Walter: Trust me, I'd be the last person to tell you what notes to play
Different strokes for different folks. I do think that your star is on the rise, though- both locally and nationally, and as you move further into the public eye, I think the opportunities to teach aspiring pizzeria owners will most likely increase, and, in those instances, I'm hoping that you show them both your way and the traditional method, which, as Dave mentioned, you might even be doing already- consciously or subconsciously.
Re; cold fermentation. I don't think I've struggled with anything more. I really think there's something to be said for tradition, and when you open the door to one non traditional method, even a worthwhile one, there's always a risk that other non traditional methods (the less worthwhile ones) will creep their way in as well. But the science and flavor enhancing qualities of cold fermentation are so incredibly proven that I just can't not incorporate it into my process.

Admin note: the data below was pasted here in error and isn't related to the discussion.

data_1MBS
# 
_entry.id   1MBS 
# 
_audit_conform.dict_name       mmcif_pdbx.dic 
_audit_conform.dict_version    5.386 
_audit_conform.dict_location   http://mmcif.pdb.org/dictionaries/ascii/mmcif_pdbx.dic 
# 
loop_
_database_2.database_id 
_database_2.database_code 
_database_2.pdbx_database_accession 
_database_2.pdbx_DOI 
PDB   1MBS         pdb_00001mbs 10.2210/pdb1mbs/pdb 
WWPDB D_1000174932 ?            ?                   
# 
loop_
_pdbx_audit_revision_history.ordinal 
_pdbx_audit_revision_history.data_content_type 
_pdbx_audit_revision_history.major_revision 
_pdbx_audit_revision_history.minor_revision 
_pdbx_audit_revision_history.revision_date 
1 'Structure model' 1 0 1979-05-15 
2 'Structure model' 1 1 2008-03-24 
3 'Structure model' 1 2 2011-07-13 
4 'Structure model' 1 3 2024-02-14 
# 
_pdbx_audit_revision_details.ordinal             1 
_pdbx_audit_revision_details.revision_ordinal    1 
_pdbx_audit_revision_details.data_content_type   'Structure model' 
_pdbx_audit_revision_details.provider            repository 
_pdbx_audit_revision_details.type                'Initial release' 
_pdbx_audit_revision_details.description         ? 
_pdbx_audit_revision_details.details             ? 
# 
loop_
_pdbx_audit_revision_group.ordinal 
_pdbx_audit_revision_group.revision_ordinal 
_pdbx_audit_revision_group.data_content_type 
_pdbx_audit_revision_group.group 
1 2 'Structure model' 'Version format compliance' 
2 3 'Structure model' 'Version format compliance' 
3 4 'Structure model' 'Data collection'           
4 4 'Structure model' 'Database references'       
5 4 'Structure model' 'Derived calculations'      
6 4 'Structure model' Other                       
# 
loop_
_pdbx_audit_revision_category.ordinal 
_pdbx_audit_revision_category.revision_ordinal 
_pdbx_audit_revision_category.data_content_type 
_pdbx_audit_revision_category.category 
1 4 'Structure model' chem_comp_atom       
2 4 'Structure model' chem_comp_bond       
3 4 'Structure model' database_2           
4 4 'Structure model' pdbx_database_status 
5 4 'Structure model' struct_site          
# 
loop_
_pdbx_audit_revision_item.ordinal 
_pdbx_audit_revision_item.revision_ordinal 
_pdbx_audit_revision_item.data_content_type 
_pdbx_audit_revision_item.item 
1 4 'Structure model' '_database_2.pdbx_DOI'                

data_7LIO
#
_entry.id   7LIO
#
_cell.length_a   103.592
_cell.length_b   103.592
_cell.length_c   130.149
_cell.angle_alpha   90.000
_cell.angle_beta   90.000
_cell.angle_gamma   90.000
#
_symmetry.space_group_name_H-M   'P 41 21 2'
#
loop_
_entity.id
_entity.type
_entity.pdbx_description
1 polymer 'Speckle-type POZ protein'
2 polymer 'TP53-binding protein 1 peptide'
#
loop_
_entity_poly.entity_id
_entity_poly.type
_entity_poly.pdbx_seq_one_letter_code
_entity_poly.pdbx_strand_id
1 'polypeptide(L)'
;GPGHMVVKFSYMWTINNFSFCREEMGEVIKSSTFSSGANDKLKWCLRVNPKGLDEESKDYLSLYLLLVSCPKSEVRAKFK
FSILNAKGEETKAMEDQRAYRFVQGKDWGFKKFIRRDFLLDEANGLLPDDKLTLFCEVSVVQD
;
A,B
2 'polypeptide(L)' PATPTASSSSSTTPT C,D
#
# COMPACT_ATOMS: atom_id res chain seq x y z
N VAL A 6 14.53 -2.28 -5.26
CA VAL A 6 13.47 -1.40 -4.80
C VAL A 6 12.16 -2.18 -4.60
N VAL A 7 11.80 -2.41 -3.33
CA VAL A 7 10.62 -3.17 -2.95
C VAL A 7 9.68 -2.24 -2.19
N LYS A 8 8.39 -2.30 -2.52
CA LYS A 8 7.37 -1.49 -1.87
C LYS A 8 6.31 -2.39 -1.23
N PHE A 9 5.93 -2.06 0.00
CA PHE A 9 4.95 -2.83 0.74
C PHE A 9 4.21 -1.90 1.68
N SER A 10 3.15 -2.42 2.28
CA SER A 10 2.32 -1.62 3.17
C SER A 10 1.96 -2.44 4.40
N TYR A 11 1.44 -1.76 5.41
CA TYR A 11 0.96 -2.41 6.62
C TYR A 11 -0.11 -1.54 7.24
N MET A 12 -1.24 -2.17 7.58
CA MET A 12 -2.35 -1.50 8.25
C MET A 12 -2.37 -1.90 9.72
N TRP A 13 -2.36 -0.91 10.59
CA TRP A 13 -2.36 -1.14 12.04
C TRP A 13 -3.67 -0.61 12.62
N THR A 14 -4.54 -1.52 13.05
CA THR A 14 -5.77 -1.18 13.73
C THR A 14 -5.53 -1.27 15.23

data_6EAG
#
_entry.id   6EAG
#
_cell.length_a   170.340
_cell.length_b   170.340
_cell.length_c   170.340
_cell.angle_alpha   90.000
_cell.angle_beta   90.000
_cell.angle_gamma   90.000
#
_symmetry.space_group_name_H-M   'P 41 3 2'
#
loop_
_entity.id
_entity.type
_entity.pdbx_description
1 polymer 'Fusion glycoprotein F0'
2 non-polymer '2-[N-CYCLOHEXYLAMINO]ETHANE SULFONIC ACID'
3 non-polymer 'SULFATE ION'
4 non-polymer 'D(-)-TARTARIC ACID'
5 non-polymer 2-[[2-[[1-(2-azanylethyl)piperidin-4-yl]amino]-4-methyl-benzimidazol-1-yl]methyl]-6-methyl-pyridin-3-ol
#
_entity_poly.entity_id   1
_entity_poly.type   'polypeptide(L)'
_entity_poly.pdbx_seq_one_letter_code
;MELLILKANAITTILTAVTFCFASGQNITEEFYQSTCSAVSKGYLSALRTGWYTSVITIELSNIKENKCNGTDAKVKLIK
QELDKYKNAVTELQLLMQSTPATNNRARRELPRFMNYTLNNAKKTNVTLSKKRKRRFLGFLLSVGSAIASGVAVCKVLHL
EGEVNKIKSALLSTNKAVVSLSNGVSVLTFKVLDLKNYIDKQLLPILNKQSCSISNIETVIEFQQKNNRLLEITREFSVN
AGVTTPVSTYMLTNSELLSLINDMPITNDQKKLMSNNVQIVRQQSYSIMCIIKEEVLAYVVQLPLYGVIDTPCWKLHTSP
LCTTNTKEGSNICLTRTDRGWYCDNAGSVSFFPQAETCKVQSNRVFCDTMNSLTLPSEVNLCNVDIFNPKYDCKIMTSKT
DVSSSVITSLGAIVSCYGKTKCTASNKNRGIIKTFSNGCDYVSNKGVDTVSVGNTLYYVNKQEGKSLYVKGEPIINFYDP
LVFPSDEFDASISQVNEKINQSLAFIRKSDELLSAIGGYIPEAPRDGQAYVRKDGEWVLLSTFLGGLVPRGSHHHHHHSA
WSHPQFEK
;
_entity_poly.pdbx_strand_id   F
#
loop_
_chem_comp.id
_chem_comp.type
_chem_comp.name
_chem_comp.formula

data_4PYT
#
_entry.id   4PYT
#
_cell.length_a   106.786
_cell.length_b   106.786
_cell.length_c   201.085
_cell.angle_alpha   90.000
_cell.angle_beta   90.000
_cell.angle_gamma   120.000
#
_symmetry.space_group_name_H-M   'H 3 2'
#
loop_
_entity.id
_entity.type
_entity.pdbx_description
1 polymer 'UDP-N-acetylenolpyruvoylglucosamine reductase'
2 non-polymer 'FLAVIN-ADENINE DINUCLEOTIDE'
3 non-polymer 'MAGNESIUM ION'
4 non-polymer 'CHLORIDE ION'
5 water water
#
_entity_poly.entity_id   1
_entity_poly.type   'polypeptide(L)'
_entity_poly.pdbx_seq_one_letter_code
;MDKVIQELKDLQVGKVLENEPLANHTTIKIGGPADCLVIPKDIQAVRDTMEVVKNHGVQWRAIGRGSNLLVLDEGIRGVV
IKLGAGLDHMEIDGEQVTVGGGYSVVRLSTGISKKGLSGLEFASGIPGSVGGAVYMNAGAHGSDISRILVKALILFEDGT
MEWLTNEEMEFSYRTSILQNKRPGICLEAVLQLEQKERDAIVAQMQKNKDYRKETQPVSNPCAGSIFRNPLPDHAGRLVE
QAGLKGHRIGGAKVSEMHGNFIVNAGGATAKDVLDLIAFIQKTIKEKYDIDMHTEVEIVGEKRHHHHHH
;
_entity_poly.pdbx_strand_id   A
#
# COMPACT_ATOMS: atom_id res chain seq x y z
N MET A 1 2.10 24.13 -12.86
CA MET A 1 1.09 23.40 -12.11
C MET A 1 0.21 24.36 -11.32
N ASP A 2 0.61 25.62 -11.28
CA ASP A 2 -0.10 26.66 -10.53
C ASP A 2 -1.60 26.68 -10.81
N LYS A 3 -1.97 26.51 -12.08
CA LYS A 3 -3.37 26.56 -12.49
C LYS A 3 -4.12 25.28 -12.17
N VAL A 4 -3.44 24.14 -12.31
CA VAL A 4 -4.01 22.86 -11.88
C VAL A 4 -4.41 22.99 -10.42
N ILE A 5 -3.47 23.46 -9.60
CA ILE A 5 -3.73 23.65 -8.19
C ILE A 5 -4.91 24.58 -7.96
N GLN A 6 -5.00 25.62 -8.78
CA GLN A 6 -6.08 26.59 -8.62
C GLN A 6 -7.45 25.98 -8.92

In all fairness, while same day ferments have historically been the norm (and are still the norm today), I'm fairly confident that, since NY style emerged post WWII, there have always been a few cold fermenters in the NY area, so there is an established history with this tradition. I am stretching my personal philosophy a bit, though, by overlooking the numbers vastly favoring same days, but I'm comfortable doing so because cold fermentation is such a clearly superior approach. Tradition is incredibly important, but not at the cost of flavor.